Jefferys, BR; Kelley, LA; Sternberg, MJE; (2010) Protein Folding Requires Crowd Control in a Simulated Cell. J MOL BIOL , 397 (5) 1329 - 1338. 10.1016/j.jmb.2010.01.074.
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Macromolecular crowding has a profound effect upon biochemical processes in the cell. We have computationally studied the effect of crowding upon protein folding for 12 small domains in a simulated cell using a coarse-grained protein model, which is based upon Langevin dynamics, designed to unify the often disjoint goals of protein folding simulation and structure prediction. The model can make predictions of native conformation with accuracy comparable with that of the best current template-free models. It is fast enough to enable a more extensive analysis of crowding than previously attempted, studying several proteins at many crowding levels and further random repetitions designed to more closely approximate the ensemble of conformations. We found that when crowding approaches 40% excluded volume, the maximum level found in the cell, proteins fold to fewer native-like states. Notably, when crowding is increased beyond this level, there is a sudden failure of protein folding: proteins fix upon a structure more quickly and become trapped in extended conformations. These results suggest that the ability of small protein domains to fold without the help of chaperones may be an important factor in limiting the degree of macromolecular crowding in the cell. Here, we discuss the possible implications regarding the relationship between protein expression level, protein size, chaperone activity and aggregation. (C) 2010 Elsevier Ltd. All rights reserved.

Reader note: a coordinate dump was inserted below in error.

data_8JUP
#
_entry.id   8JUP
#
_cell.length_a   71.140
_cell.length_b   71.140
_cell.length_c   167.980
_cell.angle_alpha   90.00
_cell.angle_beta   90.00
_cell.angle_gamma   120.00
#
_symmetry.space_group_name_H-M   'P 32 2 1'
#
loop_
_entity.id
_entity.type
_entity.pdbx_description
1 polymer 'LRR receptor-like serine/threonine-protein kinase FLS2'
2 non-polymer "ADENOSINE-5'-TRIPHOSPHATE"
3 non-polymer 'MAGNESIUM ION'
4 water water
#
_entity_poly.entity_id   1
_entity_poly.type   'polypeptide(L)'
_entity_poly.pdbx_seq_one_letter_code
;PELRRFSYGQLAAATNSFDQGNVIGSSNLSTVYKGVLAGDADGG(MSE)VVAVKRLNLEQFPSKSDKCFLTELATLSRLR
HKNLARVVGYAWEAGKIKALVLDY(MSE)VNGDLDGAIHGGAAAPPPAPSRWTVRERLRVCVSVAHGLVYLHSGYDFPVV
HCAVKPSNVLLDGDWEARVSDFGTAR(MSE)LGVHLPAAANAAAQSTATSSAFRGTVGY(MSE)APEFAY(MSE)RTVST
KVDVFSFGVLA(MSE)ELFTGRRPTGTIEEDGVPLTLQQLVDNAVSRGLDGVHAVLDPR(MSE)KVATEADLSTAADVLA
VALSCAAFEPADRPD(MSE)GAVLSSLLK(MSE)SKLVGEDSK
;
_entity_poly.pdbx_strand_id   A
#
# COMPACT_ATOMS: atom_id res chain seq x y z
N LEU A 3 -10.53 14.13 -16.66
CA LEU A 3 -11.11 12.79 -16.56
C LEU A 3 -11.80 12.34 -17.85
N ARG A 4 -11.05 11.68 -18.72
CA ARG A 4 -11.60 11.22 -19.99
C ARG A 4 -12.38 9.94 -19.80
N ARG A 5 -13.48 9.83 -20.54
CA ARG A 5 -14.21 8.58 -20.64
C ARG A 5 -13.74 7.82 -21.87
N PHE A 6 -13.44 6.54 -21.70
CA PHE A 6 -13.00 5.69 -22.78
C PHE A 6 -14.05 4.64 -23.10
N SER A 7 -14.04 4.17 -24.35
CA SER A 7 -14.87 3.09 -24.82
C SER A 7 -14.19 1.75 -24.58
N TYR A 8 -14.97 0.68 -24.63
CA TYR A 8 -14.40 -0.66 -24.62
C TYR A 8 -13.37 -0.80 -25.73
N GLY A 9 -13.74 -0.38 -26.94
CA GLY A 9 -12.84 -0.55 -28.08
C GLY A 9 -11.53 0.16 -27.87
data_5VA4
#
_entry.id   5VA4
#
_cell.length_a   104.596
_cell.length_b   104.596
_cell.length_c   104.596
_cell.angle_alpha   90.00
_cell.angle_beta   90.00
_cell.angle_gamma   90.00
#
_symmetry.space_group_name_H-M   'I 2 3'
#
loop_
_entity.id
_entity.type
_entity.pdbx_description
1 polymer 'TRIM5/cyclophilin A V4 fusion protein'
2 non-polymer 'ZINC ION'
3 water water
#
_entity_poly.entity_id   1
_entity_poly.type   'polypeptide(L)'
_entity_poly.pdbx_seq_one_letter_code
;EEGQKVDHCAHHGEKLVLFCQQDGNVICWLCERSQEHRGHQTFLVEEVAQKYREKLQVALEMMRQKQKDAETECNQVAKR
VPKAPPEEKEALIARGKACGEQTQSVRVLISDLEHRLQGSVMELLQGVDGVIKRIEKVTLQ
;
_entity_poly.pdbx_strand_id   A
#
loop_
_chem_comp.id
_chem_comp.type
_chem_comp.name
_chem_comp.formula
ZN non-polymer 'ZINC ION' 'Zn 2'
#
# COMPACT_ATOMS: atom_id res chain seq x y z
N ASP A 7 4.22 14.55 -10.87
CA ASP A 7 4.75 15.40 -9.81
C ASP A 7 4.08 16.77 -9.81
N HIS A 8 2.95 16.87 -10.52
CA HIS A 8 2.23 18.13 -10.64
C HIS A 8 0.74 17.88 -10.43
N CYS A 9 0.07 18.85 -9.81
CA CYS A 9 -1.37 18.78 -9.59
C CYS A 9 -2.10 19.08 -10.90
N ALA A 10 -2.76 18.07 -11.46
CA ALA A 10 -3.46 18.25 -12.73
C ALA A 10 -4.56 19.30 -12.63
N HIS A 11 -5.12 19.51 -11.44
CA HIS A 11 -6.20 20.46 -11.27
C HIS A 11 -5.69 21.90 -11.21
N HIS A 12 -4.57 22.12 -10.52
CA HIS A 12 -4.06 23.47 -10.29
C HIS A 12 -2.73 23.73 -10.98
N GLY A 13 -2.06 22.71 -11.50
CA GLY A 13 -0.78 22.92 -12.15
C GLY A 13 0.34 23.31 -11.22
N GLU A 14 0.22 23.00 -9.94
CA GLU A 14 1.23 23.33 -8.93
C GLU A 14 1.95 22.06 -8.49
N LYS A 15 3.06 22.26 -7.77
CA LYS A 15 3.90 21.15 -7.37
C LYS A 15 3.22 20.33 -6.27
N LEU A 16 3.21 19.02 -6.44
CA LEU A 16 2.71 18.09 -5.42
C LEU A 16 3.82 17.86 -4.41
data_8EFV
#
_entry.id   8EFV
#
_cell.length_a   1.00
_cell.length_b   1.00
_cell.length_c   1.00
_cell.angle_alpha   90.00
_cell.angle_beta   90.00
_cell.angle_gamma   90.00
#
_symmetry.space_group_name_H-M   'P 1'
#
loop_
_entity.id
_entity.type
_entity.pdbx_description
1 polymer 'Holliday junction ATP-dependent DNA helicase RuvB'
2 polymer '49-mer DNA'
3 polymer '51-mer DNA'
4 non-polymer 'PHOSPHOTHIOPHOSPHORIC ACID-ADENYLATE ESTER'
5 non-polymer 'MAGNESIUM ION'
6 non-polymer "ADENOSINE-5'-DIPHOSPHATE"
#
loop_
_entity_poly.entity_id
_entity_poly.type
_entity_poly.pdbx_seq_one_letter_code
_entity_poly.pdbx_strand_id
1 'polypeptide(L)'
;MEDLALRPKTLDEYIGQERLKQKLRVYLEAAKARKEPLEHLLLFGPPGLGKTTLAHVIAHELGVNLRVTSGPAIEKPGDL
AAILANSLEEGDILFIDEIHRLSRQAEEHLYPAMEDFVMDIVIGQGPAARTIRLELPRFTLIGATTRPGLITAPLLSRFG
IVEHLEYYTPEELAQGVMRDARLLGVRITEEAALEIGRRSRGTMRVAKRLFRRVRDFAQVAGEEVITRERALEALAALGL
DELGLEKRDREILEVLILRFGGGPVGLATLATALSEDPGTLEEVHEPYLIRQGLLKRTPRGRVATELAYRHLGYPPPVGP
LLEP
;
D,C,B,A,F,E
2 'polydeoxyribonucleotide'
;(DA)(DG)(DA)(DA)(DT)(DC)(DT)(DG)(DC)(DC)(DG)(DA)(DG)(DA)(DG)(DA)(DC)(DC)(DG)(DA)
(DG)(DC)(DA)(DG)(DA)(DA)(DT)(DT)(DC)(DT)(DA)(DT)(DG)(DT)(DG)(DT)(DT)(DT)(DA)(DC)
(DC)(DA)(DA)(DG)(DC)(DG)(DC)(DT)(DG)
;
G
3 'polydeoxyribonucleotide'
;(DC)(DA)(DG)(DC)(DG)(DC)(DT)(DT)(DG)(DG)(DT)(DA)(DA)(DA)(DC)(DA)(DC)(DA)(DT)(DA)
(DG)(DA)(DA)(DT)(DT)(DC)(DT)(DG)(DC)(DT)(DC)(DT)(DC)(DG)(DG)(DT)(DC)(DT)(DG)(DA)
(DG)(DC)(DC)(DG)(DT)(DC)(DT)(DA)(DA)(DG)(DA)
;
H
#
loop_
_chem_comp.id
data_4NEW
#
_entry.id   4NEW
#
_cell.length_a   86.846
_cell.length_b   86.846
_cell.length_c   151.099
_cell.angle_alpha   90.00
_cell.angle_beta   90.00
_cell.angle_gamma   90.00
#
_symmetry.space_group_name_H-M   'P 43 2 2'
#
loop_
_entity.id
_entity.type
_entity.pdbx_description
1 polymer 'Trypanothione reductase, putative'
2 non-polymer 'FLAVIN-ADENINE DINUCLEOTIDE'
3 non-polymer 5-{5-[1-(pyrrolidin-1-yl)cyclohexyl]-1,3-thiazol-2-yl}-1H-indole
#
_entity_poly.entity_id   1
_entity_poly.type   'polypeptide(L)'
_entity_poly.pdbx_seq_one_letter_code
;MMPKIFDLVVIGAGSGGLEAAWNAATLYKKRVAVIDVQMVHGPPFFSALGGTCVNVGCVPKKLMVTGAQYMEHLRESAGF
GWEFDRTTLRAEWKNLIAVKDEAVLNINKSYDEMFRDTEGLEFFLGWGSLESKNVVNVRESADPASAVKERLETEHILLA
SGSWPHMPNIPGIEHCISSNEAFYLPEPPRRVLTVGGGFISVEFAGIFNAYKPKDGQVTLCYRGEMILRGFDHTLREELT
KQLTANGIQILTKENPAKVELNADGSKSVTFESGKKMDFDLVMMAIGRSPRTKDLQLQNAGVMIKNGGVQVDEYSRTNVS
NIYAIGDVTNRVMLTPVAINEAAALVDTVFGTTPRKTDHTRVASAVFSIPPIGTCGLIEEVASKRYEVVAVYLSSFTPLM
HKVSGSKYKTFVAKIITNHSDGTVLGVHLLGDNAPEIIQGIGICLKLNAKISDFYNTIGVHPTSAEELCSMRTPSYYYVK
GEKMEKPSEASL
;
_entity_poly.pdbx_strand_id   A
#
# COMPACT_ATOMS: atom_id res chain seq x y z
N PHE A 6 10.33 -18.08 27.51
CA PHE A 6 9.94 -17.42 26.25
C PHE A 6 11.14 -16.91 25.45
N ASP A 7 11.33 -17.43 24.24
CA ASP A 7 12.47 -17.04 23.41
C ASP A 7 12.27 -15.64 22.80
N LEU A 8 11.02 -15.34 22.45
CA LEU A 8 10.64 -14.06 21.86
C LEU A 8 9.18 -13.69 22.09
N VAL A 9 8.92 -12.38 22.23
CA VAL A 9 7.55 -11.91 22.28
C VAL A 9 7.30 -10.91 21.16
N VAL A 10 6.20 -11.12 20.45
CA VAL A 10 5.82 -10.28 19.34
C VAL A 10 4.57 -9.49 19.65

|Title:||Protein Folding Requires Crowd Control in a Simulated Cell|
|Keywords:||macromolecular crowding, protein structure prediction, protein misfolding, protein aggregation, protein expression, STRUCTURE PREDICTION, COMPUTER-SIMULATION, MOLECULAR-DYNAMICS, AGGREGATION, STABILITY, MODEL, EVOLUTION, KINETICS, TARGETS, CHAINS|
|UCL classification:||UCL > School of BEAMS > Faculty of Maths and Physical Sciences > Chemistry|
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